An Other-Race Effect for Face Recognition Algorithms
P J. Phillips, Alice J. O'Toole, Abhijit Narvekar, Fang Jiang, Julianne Ayadd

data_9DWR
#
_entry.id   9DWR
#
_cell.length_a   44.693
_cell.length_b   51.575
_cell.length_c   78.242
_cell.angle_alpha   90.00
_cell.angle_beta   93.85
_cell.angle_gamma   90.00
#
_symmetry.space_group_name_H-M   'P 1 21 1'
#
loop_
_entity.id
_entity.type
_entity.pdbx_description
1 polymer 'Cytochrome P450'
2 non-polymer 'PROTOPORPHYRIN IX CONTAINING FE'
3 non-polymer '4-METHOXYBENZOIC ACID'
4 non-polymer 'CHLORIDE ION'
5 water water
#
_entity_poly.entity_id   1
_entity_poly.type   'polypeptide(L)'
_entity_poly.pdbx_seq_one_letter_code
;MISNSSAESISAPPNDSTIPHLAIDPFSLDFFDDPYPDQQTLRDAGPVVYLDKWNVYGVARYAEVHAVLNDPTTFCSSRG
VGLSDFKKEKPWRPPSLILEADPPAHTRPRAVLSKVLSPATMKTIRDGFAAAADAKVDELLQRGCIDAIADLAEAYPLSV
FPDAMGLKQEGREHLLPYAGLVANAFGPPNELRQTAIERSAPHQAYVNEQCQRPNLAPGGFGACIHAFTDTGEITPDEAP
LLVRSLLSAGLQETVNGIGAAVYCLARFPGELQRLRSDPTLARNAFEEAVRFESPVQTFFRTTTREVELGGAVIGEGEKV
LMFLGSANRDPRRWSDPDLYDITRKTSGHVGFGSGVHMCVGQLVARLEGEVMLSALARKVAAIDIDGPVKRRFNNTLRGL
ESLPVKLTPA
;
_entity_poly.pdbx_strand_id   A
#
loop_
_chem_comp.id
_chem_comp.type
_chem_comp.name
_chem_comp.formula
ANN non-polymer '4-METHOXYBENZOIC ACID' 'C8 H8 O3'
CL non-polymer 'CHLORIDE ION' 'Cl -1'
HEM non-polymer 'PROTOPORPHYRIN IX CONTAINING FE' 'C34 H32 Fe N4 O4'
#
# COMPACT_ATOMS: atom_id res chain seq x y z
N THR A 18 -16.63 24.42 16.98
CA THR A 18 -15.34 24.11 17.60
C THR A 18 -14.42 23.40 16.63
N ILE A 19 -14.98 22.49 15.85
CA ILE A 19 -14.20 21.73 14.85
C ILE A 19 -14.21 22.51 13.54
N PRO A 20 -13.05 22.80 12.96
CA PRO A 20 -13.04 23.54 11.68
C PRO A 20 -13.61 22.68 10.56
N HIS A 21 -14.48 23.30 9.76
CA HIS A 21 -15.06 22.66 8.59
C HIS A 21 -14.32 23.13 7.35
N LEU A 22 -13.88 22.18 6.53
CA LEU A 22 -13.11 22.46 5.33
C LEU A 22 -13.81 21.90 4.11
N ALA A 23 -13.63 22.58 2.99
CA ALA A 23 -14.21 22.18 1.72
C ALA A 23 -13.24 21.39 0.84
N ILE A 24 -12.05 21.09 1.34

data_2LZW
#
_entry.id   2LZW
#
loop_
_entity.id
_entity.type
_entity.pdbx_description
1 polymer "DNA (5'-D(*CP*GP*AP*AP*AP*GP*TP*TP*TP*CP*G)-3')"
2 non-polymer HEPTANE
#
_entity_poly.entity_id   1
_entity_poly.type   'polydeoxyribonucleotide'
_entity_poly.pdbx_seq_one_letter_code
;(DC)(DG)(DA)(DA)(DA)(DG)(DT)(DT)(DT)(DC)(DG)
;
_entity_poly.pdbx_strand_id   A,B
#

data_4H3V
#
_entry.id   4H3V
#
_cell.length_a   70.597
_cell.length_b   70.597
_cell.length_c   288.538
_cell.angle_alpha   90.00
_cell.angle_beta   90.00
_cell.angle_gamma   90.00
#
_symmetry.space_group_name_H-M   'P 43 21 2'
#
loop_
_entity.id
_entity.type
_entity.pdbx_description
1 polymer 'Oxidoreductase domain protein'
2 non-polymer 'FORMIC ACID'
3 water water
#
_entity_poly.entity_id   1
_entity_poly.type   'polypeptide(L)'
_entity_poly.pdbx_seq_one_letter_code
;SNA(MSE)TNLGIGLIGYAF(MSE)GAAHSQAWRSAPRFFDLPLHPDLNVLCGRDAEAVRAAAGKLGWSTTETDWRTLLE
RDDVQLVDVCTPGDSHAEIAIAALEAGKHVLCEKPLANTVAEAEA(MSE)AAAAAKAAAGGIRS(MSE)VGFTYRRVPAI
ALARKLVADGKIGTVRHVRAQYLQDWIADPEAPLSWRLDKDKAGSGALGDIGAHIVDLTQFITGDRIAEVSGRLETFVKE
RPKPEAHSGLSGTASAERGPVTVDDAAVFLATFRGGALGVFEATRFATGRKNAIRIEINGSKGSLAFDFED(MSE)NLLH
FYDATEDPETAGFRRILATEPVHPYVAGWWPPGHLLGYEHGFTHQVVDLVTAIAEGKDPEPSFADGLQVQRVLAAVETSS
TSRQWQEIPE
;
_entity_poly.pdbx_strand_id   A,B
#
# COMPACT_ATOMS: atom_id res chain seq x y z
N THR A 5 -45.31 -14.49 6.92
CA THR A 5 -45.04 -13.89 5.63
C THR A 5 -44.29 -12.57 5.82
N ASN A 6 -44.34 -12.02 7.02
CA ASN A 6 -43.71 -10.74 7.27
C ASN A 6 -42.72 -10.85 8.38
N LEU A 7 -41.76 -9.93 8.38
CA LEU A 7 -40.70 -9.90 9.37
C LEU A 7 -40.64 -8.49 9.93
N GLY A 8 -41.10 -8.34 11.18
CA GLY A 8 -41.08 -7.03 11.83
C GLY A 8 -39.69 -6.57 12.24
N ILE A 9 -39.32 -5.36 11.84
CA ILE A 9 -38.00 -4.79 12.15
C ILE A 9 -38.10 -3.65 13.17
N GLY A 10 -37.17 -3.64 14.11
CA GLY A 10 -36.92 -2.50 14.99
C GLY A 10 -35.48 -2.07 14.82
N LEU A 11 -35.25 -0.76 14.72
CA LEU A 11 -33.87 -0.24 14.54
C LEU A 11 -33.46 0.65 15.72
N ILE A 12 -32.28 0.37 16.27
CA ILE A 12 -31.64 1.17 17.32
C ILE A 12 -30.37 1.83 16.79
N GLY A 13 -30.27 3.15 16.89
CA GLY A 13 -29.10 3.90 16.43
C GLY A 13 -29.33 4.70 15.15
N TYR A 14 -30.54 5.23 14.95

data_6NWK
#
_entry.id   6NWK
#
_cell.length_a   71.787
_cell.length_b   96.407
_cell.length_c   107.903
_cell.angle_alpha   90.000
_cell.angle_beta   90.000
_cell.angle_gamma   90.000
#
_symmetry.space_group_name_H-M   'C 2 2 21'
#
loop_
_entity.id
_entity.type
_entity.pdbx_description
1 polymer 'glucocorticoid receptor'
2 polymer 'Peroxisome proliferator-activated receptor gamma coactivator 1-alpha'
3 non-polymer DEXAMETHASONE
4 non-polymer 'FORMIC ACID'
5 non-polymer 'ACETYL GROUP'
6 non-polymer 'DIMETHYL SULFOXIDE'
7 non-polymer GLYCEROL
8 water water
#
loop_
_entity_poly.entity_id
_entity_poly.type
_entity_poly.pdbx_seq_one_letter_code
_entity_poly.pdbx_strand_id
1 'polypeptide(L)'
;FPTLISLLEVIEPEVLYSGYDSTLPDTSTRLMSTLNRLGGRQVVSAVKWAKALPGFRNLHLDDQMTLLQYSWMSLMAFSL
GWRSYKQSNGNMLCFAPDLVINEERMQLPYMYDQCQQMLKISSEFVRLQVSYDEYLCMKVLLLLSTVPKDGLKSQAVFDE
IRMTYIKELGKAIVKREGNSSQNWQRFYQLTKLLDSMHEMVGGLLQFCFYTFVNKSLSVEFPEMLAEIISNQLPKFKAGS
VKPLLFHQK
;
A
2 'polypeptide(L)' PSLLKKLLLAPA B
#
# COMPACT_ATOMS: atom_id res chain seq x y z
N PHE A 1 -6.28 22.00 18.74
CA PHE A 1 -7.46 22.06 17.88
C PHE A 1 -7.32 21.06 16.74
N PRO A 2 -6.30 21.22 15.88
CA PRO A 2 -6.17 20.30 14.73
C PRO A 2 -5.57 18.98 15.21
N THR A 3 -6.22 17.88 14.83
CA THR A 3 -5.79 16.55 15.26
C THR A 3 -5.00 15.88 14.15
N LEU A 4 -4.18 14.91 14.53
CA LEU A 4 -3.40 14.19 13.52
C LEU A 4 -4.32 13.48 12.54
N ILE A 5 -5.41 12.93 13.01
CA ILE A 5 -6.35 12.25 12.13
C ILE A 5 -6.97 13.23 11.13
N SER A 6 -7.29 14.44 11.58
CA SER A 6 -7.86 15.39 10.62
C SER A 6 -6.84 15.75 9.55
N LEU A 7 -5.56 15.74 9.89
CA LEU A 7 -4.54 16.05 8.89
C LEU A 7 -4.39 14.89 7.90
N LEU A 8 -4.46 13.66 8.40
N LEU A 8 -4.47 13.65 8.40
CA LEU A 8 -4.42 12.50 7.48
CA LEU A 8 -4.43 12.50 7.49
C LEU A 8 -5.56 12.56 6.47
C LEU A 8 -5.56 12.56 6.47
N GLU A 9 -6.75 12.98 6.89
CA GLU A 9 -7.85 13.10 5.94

Psychology research has shown that human face recognition is more accurate for faces of one�s own race than for faces of other races. In recent years, interest in accurate computer-based face recognition systems has spurred the development of these systems worldwide. We present evidence for an other-race effect in the face recognition algorithms tested in the most recent international competition. We report results for a �Western algorithm� made by averaging eight algorithms from Western countries (France, Germany and the United States) and an �East Asian algorithm� made by average six algorithms from East Asian countries (China, Korea, and Japan). Under test conditions that match the requirements of security applications, the Western algorithm recognized Caucasian faces more accurately than East Asian faces; and the East Asia algorithm recognized East Asian faces more accurately than Caucasian faces. With a more general test of performance, both the East Asian and Western algorithms performed better on the Caucasian faces�the �majority� race in the database of training and test faces used in the international competition. These findings indicate that state-of-the-art face recognition algorithms are not immune to the performance challenges humans struggle with in recognizing �other-race� faces.